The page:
Kevorkian: Assisted suicide 'discussed to death'

DETROIT (AP) — Jack Kevorkian says assisted suicide has been "discussed to death."

The assisted suicide advocate known as "Dr. Death" said Thursday the HBO biographical movie "You Don't Know Jack" is unlikely to inspire much action but he's delighted and honored by the "superbly done" film about his crusade.

"It may stimulate a little more discussion — maybe even a little more probing discussion," Kevorkian told The Associated Press in a telephone interview. "But it won't stimulate anybody to act, I'm sure."

The 82-year-old from Michigan has claimed he attended more than 130 deaths before being convicted of second-degree murder in 1999. He said only the threat of returning to prison keeps him from assisting in any more suicides.

Kevorkian, who was released from prison nearly three years ago and spends much of his time writing books, said he continues to provide "moral courage" to the cause. Still, he's not interested in merely rekindling the debate he helped spur 20 years ago.

He started making headlines on June 4, 1990, when the body of a woman with Alzheimer's disease was found in his van at an Oakland County park. Janet Adkins, 54, of Portland, Ore., received a lethal dose of drugs by pressing a button on a machine developed by Kevorkian.

"You'll hear people say, 'Well, it's in the news again, it's time for discussing this further.' No it isn't. It's been discussed to death," he said. "There's nothing new to say about it. It's a legitimate ethical medical practice as it was in ancient Rome and Greece."

Kevorkian attended a reception and screening of "You Don't Know Jack" Thursday evening at the Detroit Institute of Arts. The Detroit Free Press reported that the audience of about 500 gave Kevorkian a standing ovation.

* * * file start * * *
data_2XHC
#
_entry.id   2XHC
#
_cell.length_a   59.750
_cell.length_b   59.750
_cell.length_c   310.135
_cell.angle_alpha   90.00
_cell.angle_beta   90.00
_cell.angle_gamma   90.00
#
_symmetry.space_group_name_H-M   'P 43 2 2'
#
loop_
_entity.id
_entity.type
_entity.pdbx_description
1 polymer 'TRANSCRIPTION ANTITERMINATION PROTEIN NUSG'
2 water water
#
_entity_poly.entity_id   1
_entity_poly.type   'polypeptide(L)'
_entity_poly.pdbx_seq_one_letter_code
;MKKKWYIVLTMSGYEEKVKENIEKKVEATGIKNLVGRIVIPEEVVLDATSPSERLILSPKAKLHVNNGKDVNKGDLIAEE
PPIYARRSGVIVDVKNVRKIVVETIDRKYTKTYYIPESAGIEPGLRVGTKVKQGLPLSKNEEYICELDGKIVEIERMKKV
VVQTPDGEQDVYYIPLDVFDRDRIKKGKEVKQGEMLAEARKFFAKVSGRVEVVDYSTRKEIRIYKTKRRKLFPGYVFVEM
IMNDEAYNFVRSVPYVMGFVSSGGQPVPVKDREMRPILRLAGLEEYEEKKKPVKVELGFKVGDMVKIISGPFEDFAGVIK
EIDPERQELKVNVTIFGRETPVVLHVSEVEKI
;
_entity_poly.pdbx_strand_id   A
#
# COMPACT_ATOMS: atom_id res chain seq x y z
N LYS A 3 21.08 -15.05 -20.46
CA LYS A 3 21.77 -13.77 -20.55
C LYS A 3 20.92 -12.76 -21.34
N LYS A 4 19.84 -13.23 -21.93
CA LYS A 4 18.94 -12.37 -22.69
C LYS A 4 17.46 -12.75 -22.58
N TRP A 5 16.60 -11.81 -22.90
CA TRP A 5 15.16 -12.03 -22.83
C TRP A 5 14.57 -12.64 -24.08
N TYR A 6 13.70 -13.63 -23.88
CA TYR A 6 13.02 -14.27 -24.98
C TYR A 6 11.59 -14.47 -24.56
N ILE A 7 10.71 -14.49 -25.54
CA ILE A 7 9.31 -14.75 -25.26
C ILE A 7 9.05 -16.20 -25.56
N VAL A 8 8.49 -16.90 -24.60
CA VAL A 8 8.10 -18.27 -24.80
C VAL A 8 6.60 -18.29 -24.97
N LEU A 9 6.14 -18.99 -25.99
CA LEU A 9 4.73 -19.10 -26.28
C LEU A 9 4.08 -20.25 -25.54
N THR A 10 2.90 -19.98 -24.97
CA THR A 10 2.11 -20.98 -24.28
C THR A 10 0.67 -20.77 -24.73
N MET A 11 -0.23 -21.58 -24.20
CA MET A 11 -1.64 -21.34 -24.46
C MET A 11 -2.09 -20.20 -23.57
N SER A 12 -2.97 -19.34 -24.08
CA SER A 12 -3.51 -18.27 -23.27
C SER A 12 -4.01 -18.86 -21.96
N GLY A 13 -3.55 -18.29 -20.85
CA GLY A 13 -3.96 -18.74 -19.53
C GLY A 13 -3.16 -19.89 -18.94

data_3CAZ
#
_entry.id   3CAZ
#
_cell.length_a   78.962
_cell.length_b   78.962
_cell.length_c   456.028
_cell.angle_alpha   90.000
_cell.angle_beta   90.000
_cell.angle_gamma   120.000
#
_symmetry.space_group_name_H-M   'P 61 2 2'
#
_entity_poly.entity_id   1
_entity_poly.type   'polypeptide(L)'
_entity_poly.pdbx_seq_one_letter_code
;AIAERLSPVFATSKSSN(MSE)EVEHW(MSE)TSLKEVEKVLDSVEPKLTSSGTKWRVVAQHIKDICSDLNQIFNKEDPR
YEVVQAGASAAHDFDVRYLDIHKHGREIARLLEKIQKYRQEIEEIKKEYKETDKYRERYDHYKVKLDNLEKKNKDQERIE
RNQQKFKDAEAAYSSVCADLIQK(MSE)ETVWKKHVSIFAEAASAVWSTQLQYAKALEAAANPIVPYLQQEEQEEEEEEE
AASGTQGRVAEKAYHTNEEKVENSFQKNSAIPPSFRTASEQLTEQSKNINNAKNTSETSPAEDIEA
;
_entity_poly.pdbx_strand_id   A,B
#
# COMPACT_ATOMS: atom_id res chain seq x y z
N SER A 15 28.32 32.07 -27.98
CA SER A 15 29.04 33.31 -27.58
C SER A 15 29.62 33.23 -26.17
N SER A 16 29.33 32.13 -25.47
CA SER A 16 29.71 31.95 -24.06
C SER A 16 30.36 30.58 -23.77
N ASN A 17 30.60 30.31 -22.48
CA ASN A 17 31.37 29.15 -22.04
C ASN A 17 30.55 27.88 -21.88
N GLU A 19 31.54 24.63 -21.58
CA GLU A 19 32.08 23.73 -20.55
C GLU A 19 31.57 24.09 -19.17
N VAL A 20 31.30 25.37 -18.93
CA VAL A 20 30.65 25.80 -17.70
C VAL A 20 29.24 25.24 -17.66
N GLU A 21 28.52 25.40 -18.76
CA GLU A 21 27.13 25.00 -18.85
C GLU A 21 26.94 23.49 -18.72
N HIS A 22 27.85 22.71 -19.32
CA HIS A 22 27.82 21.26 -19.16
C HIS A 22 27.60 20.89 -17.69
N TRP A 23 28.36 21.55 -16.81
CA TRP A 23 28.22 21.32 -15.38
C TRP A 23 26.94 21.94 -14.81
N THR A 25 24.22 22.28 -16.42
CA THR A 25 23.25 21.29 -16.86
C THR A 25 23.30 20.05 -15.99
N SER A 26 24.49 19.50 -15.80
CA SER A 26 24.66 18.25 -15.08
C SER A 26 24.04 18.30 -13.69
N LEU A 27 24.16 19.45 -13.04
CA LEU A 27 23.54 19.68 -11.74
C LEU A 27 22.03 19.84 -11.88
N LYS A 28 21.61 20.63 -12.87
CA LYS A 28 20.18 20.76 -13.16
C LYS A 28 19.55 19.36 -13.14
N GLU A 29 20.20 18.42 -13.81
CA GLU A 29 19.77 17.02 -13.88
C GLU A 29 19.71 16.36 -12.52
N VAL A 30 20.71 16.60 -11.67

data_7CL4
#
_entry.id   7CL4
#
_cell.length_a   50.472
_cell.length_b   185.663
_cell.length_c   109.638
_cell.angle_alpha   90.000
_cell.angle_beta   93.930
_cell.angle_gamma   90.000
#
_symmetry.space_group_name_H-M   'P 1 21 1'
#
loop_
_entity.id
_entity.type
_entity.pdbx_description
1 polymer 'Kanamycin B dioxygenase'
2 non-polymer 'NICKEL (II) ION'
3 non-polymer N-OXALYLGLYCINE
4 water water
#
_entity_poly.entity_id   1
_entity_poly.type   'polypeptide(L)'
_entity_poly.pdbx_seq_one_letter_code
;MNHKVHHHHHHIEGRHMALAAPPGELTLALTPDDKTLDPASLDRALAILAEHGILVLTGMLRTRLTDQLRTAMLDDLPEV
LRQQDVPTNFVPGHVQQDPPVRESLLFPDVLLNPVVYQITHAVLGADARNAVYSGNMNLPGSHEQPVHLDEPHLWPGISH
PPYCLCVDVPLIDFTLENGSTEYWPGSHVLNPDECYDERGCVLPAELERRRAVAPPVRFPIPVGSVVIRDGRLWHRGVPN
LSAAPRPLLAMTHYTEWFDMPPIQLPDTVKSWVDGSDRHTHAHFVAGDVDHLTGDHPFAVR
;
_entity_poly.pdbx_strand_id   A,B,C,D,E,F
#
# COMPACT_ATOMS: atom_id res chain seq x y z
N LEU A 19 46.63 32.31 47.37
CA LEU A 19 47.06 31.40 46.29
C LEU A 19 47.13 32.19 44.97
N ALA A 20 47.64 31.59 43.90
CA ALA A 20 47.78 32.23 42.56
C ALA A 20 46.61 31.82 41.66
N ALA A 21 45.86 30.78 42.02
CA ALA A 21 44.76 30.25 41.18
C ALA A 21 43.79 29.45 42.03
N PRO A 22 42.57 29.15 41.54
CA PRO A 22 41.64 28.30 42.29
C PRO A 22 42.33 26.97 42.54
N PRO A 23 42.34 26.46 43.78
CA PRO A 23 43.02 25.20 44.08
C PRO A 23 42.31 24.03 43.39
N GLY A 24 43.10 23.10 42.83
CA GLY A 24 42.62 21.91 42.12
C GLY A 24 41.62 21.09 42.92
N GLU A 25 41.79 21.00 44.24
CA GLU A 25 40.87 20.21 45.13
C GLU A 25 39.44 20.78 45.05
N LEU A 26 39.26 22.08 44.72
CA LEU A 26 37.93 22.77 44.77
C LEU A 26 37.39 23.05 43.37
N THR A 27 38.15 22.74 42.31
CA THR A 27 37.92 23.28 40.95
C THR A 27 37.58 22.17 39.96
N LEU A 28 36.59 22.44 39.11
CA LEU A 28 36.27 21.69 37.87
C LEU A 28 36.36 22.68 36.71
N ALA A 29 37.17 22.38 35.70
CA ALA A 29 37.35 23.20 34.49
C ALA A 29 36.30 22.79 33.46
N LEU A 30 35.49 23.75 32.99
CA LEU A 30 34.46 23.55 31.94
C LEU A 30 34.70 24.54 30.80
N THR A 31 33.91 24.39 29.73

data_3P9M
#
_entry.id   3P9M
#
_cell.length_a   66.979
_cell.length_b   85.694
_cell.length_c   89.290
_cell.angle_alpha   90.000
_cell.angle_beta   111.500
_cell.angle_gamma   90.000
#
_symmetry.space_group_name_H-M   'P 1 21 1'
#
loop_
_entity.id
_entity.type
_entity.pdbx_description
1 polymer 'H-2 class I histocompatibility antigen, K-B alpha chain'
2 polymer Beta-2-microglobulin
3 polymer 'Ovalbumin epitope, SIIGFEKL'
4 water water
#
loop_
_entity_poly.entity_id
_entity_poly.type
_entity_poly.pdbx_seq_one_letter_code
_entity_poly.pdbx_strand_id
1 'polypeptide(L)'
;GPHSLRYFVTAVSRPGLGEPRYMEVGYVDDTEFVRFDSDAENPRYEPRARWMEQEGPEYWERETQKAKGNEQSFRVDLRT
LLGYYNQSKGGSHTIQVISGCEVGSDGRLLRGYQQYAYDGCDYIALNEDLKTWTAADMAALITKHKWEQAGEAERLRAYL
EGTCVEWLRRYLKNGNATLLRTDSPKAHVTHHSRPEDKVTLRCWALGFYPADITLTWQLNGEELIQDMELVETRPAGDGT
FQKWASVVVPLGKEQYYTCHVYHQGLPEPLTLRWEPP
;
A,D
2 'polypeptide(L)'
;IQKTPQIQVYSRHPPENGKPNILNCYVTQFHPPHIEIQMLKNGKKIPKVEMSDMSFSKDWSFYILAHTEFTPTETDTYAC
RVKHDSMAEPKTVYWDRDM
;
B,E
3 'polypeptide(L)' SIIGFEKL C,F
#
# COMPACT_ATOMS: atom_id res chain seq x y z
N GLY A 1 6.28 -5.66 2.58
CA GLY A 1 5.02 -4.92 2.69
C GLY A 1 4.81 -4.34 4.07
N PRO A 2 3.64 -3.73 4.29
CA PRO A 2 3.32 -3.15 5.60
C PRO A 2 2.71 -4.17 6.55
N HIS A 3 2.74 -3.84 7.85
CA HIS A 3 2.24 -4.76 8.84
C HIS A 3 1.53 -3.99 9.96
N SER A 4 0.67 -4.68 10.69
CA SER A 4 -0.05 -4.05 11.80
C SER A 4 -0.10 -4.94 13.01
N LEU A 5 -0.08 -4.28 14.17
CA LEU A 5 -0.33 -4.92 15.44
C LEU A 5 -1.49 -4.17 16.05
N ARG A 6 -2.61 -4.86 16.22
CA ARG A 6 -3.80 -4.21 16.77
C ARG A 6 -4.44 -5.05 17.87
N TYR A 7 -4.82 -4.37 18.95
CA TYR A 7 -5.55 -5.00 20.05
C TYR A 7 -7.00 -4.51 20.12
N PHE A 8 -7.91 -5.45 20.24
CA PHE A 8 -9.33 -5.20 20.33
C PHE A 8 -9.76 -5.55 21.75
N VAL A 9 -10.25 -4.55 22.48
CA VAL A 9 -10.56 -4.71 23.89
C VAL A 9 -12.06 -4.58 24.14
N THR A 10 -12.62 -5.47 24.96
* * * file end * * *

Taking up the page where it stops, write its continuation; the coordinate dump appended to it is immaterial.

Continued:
The film debuts Saturday night on HBO and features Al Pacino as Kevorkian.

Kevorkian walked the red carpet last week with Pacino at the New York premiere of the film and had high praise for the actor — "down-to-earth" — and his performance — "superb."

Kevorkian's friend and attorney Mayer Morganroth said the pair hit it off, speaking for hours at dinner afterward. More than once, Morganroth said, Pacino told Kevorkian that it was an honor to play him.

"It's a high honor for me," Kevorkian said. "You feel an immediate surge of gratitude and pride."

When asked how his own epitaph should read, Kevorkian said it should reflect what he believes to be his "real virtue."

"I am quite honest. I have trouble lying. I don't like people who lie," he said.

Kevorkian, who said he finds the greatest dishonesty in politics, actually ran for Congress in 2008 as an independent in the suburban Detroit congressional district won by Democrat Gary Peters. He promoted the Ninth Amendment to the U.S. Constitution, which protects rights not explicitly specified elsewhere in the Constitution such as dying through assisted suicide.

The amendment became the topic for a book he wrote while in prison, "Amendment IX: Our Cornucopia of Rights."

"All law can do is stop you from exercising your rights," he said.